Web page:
Wednesday, November 3, 2010

Arab Folktales

I've been reading the book Arab Folktales, edited by Inea Bushnaq, which is part of the excellent Pantheon Fairy Tale Library series.  I'm crazy about fairy tales, folk tales, and mythology of all sorts.  And although it's not fashionable to say so, I've always had a certain admiration for Islam and Arab culture.  Perhaps it started with Lawrence of Arabia, whose exploits I read about as a child, with no understanding of their colonial agenda.*  (Standard disclaimer:  "Arabic" and "Muslim" are not exactly the same.  Not all Arabs are Muslim, and tons of Muslims throughout the world are not Arab.  But in general - and throughout most of this book - they do go together.)

Bushnaq finds it appropriate to start off the book with tales of the Beduin (also spelled "Bedouin,") the desert nomads, who are the real, most authentic Arabs, in both their own eyes and those of the rest of the Arab world.  Camels, oases, the harsh beauties of the desert . . . we've all been there, at least in our imaginations.

Generosity is the primary virtue of the Beduin.  It is usually expressed in terms of food:  feeding the stranger, the visitor to your tent, or the members of your community who have less than you do.  Some people are rich, owning vast herds of camels, sheep and goats, large tents and fine tent furnishings.  Of course, since everything they own has to be carried on camelback, they probably don't have much of the kinds of possessions we house-dwellers have learned to value.  And wealth is measured, not by how much money you have in the bank or how many houses you own, but by how much you are willing to give away.

Bushnaq points out that any Beduin, even the wealthiest, can be impoverished in one season if his animals are wiped out by drought or disease.  I think it's significant that in these stories there are no examples of such natural disasters.  Instead, people impoverish themselves through generosity, by feeding everyone who comes to their tent even if they have to kill their last camel in order to provide hospitality.  If misfortune can strike at any moment, you might as well preempt it by giving away your wealth before it can be taken from you.  At least that way someone will benefit.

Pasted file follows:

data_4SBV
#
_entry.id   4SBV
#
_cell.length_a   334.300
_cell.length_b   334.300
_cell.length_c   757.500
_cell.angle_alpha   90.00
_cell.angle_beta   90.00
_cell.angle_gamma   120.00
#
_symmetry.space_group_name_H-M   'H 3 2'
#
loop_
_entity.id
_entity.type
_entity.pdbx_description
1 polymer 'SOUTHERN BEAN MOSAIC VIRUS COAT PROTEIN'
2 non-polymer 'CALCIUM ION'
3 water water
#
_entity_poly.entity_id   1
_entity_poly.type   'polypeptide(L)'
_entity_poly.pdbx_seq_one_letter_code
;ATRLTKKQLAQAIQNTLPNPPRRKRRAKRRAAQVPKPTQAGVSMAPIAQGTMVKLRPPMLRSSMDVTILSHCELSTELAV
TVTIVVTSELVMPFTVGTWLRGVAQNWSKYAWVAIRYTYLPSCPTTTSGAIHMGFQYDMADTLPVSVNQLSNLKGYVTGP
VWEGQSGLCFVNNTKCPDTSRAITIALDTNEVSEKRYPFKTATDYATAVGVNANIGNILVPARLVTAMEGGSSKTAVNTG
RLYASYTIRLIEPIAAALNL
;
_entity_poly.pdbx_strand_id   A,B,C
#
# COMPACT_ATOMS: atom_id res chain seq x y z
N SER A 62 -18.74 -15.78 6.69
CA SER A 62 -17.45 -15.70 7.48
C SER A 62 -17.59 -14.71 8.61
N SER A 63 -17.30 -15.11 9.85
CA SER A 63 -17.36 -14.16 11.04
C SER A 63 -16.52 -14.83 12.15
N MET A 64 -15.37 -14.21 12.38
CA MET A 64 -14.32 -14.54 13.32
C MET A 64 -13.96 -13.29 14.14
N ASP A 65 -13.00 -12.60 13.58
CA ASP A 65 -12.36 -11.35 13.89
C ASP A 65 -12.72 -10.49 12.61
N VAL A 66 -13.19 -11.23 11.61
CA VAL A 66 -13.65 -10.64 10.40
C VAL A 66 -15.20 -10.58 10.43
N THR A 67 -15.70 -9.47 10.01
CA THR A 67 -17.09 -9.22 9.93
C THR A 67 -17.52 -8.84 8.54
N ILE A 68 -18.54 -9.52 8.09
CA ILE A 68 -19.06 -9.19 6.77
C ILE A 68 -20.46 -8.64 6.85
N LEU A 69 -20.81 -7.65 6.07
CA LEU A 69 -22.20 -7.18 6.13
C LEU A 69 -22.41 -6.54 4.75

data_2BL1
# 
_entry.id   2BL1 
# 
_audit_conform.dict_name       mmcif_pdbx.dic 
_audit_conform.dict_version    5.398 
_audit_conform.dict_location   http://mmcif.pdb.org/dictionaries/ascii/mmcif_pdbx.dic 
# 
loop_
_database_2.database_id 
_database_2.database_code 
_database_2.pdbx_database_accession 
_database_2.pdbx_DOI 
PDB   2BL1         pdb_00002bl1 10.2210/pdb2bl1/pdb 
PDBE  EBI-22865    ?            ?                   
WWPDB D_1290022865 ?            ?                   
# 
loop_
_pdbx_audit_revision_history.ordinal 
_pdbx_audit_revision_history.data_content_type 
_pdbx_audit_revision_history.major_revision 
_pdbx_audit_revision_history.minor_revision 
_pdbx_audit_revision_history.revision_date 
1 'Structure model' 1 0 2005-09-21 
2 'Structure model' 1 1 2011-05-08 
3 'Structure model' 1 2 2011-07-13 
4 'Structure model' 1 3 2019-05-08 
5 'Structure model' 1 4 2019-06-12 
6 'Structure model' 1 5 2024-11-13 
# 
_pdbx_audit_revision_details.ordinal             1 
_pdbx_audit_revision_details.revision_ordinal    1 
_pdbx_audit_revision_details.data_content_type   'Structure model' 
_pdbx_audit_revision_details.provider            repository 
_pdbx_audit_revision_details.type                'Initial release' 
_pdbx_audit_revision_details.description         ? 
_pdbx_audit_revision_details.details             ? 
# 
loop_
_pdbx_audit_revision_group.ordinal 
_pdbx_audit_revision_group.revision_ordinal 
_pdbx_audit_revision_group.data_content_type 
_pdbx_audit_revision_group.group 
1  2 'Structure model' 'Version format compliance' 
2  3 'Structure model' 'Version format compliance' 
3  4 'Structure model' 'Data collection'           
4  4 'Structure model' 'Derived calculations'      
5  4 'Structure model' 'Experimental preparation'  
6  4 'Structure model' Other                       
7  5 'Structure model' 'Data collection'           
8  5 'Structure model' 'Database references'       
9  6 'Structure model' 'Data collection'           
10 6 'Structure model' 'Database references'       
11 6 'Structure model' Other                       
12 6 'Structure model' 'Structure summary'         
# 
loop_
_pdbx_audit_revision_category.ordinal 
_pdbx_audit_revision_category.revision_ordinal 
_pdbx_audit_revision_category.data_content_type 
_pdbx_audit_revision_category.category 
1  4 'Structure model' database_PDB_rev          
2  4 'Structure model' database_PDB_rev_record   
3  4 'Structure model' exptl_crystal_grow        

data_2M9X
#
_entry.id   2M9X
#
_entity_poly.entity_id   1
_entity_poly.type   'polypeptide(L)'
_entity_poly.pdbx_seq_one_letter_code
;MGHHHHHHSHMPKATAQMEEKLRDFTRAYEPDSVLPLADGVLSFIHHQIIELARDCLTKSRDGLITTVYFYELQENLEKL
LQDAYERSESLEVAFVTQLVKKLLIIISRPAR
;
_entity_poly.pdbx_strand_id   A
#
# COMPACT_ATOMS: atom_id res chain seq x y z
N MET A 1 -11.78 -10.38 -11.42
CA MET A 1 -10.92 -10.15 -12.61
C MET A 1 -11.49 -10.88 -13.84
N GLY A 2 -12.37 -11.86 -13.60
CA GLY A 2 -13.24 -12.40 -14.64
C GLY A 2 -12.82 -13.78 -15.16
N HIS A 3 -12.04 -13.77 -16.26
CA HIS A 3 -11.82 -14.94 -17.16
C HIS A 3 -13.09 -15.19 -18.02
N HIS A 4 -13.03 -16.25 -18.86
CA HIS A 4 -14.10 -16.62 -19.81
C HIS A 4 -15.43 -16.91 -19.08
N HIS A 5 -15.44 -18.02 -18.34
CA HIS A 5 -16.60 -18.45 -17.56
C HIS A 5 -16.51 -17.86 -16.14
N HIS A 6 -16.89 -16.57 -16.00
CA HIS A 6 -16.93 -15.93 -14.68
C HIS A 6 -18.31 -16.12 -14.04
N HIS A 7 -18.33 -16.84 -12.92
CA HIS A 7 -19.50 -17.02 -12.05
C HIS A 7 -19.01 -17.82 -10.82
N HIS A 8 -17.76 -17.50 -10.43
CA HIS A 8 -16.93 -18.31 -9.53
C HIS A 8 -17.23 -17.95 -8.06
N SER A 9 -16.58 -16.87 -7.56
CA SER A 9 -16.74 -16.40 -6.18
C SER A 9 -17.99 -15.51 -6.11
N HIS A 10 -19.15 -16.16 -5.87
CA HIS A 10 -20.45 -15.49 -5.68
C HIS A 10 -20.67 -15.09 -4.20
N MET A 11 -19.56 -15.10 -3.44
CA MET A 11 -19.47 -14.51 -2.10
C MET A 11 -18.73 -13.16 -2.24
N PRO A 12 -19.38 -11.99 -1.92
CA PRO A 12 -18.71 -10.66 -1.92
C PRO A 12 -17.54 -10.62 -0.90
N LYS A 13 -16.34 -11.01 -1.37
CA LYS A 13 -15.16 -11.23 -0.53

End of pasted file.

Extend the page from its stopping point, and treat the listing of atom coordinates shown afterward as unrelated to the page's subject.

In our world, the world of Western materialism, the world where people live in houses and hope to save for retirement, there are two moral guidelines that don't exist in these Beduin tales.  One is the myth of the deserving poor.  The other is the myth of the deserving rich.  A prince of the desert doesn't ask, "Are you really hungry?  Did you lose all your money betting on the camel races?  Why should I give you anything?"  He serves up the best food that he has, and takes his guests under his protection.  In these stories there are no undeserving poor.

Likewise, in this world we expect people to continue on an upward trajectory.  You work hard and you are rewarded with financial success.  You get to keep your house and your 401k.  The stock market only ever goes up . . . right?  You get to hold onto your possessions. And therefore, by the same logic, you don't have to share them with anyone.  You don't have to be generous, because you have what you deserve, and the poor have what they deserve, which is nothing.

The truth is that no matter where you live, or in what era, misfortune can strike you.  You can lose everything.  Here in America that fact is becoming more and more apparent.  Good fortune can also strike you, whether you deserve it or not.  That's why most of the folktales in this book have happy endings, and the impoverished sheiks end up rich again.  Because Allah is generous too.

*Even at that young age, however, when his biographer tried to defend him from insinuations of homosexuality on the grounds that "he has many women friends," I knew that was a dubious line of reasoning.  But I digress.

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